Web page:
Guran: Gaps of logic and leaps of faith. Authors know their worlds. They are gods and they created them. They sometimes forget to include information we readers need. Or something simply isn’t plausible enough. Fantasy has to be plausible to “work.” Plots can run amok, too, even timelines. Fixing this sort of thing is generally just a matter of pointing them out. Sometimes a little brainstorming.
Overuse of words/actions. Characters grinning, chuckling, looking, gazing, sighing, snorting, clenching hands into fists, stomachs churning, breaths catching, etc. over and over and over and . . . Again, identifying (thank goodness for Microsoft Word’s “find” function and showing the author what they’ve inadvertently done. Since these “revelations” are usually to their utter surprise and chagrin, they have no problem finding alternatives.
Too many subplots and characters and a lack of resolution. The books I am working with now are series books. There’s a difficult balance to achieve of staying fresh and satisfying the reader while still spinning out the story line, characters, world, what have you. (Continuity from book to book is another challenge.) Other than the truly obvious calls, this is a tough one to deal with. Some readers want more, more, more . . . others want more clarity and fewer complications. So “fixes” are individual.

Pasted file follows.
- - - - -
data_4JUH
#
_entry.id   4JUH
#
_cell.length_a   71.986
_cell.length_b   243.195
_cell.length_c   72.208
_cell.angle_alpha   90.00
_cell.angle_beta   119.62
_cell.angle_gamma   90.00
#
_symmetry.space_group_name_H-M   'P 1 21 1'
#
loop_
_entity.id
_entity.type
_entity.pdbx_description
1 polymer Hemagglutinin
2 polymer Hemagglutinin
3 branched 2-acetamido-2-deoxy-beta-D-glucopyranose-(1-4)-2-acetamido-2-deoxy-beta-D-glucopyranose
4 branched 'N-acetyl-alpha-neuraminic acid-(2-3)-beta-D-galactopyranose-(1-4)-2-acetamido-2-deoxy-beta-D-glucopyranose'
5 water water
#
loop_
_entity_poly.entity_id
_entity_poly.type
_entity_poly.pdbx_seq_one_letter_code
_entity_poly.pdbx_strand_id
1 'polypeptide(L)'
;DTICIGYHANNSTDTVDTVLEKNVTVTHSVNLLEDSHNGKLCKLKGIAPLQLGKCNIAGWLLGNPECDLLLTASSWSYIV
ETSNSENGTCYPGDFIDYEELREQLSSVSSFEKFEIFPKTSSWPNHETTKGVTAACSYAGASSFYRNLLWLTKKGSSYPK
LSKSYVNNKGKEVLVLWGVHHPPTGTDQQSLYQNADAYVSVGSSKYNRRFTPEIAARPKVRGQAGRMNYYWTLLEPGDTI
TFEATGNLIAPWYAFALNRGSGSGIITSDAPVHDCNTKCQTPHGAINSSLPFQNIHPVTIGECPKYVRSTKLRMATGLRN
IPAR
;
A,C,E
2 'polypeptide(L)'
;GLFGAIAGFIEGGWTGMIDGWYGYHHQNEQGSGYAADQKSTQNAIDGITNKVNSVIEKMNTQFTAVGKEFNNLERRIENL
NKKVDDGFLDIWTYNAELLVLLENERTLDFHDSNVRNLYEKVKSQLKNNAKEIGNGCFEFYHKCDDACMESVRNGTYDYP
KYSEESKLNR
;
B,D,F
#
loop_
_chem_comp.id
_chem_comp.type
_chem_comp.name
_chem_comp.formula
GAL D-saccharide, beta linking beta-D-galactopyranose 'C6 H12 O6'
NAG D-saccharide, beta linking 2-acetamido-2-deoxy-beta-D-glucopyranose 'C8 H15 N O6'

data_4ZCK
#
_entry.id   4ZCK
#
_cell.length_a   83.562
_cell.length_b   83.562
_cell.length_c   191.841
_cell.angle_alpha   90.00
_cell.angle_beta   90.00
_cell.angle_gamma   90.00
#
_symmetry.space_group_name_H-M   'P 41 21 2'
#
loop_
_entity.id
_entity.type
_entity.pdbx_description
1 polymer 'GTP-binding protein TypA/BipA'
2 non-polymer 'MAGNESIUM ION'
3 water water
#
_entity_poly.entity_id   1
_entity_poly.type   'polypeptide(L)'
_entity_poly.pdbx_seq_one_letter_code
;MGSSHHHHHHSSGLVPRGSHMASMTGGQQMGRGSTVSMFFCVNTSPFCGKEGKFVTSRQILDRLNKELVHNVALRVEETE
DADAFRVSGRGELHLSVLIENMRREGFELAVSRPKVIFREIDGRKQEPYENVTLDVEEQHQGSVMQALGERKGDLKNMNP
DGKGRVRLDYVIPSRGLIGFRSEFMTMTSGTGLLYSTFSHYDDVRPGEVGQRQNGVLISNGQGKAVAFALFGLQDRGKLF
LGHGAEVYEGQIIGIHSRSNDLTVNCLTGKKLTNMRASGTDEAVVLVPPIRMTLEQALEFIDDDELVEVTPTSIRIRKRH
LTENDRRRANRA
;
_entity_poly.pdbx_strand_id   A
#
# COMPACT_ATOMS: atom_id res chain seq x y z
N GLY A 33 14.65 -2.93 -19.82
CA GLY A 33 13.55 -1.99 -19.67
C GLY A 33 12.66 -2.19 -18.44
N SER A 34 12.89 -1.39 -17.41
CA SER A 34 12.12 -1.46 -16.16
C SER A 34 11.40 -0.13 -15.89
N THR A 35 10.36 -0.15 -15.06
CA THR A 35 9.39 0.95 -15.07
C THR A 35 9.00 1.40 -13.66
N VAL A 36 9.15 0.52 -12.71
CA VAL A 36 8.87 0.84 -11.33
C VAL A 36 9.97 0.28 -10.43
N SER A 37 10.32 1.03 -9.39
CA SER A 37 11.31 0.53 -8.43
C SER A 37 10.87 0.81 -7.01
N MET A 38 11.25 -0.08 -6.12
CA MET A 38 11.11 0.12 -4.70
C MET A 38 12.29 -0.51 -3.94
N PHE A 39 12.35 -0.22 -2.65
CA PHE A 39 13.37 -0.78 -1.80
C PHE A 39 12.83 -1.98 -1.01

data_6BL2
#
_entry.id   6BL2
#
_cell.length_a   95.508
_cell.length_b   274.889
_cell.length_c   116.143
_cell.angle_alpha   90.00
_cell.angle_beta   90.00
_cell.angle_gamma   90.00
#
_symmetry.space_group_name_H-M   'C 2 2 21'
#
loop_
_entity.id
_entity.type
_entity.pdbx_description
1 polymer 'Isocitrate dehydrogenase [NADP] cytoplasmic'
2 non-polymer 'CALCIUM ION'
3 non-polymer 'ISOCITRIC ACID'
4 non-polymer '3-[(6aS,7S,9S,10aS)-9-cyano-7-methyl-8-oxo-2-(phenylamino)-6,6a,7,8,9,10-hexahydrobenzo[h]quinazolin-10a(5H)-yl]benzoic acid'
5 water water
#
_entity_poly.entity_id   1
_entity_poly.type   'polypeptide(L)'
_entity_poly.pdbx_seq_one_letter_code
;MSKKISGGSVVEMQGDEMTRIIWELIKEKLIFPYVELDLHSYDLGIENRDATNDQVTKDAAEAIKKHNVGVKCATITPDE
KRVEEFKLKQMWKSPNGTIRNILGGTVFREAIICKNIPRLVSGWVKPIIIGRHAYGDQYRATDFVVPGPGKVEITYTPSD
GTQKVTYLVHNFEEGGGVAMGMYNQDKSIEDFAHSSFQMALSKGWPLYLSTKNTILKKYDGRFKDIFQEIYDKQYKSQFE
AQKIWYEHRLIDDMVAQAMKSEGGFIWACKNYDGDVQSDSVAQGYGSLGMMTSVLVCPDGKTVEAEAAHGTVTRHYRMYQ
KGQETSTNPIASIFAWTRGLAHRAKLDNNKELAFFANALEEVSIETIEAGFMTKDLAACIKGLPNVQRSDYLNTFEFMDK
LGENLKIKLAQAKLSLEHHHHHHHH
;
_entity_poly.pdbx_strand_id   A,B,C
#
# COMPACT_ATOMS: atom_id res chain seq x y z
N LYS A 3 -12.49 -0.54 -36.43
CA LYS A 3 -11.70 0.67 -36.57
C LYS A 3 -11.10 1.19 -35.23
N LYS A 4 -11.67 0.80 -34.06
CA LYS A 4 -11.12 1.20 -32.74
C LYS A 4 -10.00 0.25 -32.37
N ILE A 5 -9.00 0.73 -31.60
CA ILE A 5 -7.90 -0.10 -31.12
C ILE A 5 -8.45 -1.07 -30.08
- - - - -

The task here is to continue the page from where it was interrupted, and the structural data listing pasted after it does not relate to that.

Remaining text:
Morris: William Strunk, Jr. said, “Omit needless words. Vigorous writing is concise. A sentence should contain no unnecessary words, a paragraph no unnecessary sentences, for the same reason that a drawing should have no unnecessary lines and a machine no unnecessary parts.” Authors unfamiliar with Strunk’s wisdom often commit the sin of overwriting. Luckily, it is also one of the easiest problems to fix. Editing here usually consists of helping the author figure out exactly what scenes, subjects, sentences, and words are necessary to paint the desired picture.
John Irving said, “A writer’s job is to imagine everything so personally that the fiction is as vivid as memories.” Recent manuscripts I’ve received mimic the passive, movie-watching experience rather than the active, living experience. Usually, the author just needs to be encouraged to maintain a tight third person POV; to write in active voice; and to focus on emotion and action, letting the reader experience the story as it happens.